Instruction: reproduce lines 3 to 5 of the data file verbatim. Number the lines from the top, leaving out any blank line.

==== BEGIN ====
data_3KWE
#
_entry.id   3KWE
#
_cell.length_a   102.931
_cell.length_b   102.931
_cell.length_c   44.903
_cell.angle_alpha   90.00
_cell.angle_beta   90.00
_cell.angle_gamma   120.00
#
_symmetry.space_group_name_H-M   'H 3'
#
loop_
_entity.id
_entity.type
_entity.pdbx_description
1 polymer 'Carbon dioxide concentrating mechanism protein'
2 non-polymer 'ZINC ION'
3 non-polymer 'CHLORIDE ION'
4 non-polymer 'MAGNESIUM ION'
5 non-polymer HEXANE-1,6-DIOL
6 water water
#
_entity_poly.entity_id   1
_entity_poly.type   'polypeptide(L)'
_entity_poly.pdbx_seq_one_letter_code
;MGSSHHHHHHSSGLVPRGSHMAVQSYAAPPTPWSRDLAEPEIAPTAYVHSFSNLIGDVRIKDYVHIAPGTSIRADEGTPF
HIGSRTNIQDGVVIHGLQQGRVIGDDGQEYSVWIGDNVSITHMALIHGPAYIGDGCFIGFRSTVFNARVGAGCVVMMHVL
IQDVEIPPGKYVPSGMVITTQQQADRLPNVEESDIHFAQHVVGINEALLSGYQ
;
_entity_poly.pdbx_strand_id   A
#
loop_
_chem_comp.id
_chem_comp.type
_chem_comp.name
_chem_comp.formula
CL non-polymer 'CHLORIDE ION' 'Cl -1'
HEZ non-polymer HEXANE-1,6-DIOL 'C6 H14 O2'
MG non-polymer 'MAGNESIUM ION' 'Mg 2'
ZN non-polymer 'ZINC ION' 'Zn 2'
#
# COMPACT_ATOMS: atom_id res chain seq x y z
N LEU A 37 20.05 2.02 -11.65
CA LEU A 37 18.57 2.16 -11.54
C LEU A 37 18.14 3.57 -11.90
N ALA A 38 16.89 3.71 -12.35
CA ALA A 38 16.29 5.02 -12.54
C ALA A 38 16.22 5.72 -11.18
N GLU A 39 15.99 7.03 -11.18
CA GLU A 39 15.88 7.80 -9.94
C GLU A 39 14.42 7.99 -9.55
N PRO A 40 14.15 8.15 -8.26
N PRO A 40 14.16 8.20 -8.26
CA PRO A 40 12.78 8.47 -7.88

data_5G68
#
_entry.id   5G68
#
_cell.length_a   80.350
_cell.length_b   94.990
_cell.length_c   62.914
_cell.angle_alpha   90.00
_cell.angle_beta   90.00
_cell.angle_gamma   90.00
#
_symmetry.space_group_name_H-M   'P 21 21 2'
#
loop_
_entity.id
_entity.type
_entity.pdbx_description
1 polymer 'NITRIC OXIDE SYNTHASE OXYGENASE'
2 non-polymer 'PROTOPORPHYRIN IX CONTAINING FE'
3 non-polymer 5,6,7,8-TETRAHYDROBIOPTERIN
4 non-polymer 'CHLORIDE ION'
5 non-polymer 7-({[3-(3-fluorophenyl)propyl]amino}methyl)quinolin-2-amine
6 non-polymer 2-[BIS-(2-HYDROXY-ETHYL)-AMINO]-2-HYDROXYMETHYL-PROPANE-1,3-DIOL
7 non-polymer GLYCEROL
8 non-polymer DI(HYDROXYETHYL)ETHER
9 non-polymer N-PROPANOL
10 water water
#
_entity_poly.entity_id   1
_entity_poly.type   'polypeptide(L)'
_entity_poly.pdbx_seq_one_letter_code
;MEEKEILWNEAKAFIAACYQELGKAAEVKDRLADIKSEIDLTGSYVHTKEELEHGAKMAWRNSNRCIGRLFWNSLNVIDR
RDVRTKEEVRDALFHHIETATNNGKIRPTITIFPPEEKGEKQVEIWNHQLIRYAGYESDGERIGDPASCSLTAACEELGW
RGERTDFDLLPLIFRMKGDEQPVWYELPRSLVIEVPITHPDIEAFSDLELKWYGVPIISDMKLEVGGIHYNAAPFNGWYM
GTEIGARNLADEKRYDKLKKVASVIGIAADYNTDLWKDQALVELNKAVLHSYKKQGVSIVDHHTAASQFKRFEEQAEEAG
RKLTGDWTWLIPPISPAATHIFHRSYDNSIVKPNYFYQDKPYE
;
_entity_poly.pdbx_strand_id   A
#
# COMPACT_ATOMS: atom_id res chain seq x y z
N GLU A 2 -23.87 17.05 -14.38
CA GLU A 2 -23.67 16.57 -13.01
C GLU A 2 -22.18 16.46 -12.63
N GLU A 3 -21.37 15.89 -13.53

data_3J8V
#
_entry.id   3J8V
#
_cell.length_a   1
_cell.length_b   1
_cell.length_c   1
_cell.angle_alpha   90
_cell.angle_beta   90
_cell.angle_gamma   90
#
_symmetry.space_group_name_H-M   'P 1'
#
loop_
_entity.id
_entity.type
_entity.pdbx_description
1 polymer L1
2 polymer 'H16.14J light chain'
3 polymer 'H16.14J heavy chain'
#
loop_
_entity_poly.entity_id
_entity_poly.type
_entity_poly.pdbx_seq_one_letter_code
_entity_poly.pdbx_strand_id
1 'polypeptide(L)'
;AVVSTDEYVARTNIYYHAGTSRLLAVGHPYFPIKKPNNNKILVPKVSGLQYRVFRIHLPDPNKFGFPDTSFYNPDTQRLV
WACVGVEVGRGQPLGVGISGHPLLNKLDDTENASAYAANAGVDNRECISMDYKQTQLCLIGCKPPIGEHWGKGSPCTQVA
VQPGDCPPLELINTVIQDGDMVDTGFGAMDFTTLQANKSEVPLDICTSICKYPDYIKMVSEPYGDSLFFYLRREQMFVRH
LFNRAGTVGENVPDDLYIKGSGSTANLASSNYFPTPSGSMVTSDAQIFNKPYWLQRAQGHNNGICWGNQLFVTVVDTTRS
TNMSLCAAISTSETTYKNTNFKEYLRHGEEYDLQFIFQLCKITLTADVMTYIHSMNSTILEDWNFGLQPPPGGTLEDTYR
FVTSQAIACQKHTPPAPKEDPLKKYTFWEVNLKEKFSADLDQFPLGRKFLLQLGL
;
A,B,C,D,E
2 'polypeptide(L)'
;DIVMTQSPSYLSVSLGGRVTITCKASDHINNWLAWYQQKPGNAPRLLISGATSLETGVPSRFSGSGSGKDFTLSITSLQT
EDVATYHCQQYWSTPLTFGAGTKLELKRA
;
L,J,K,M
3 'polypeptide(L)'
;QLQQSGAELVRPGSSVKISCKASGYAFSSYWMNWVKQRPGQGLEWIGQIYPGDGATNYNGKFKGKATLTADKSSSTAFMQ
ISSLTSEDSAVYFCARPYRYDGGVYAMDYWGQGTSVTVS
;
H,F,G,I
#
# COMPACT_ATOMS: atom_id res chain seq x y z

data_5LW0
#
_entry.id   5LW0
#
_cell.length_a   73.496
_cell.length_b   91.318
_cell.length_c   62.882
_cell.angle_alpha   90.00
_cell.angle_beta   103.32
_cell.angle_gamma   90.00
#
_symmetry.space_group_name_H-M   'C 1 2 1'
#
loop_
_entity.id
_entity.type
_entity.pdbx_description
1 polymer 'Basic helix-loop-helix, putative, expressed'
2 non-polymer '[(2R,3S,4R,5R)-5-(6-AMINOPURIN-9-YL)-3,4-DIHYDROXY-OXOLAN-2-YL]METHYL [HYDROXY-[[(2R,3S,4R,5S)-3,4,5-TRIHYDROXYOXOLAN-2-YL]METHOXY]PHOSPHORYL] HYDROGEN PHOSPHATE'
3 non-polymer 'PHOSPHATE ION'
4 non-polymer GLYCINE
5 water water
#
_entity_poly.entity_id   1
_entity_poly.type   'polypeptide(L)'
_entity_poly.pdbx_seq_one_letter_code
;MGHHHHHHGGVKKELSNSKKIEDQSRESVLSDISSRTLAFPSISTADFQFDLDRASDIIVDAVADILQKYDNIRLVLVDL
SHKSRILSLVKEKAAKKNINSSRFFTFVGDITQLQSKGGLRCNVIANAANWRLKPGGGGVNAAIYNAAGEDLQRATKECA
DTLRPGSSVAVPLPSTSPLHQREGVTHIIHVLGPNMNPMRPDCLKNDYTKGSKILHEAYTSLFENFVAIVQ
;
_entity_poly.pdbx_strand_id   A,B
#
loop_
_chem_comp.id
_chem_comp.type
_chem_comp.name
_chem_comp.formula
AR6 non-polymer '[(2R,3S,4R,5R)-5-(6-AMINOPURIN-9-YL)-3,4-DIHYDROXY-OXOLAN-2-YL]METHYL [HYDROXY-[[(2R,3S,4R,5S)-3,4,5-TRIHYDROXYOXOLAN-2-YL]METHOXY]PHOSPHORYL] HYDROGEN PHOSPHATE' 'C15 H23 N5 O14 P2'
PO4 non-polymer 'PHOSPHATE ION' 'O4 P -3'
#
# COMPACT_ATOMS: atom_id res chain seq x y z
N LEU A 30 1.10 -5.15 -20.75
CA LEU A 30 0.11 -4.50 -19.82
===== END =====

_entry.id   3KWE
#
_cell.length_a   102.931